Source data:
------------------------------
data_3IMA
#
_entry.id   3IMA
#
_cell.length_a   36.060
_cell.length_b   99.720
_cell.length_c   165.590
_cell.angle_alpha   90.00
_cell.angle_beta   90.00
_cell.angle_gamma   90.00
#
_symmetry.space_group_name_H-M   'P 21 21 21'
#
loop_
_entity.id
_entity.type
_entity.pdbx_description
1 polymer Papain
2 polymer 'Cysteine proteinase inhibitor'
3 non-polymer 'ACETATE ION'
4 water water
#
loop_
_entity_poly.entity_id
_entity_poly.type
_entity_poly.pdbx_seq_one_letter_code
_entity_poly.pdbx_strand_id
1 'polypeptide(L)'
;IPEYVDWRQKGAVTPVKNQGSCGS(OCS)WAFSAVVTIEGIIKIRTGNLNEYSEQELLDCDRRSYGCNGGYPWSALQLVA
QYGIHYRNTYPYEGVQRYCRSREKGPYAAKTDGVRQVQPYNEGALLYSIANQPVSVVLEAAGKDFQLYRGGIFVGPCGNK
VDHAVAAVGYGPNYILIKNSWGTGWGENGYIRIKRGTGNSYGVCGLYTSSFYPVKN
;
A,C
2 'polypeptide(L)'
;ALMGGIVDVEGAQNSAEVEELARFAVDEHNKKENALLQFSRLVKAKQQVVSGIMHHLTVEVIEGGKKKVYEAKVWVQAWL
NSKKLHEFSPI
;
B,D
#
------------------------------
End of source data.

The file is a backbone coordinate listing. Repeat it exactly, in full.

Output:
data_3IMA
#
_entry.id   3IMA
#
_cell.length_a   36.060
_cell.length_b   99.720
_cell.length_c   165.590
_cell.angle_alpha   90.00
_cell.angle_beta   90.00
_cell.angle_gamma   90.00
#
_symmetry.space_group_name_H-M   'P 21 21 21'
#
loop_
_entity.id
_entity.type
_entity.pdbx_description
1 polymer Papain
2 polymer 'Cysteine proteinase inhibitor'
3 non-polymer 'ACETATE ION'
4 water water
#
loop_
_entity_poly.entity_id
_entity_poly.type
_entity_poly.pdbx_seq_one_letter_code
_entity_poly.pdbx_strand_id
1 'polypeptide(L)'
;IPEYVDWRQKGAVTPVKNQGSCGS(OCS)WAFSAVVTIEGIIKIRTGNLNEYSEQELLDCDRRSYGCNGGYPWSALQLVA
QYGIHYRNTYPYEGVQRYCRSREKGPYAAKTDGVRQVQPYNEGALLYSIANQPVSVVLEAAGKDFQLYRGGIFVGPCGNK
VDHAVAAVGYGPNYILIKNSWGTGWGENGYIRIKRGTGNSYGVCGLYTSSFYPVKN
;
A,C
2 'polypeptide(L)'
;ALMGGIVDVEGAQNSAEVEELARFAVDEHNKKENALLQFSRLVKAKQQVVSGIMHHLTVEVIEGGKKKVYEAKVWVQAWL
NSKKLHEFSPI
;
B,D
#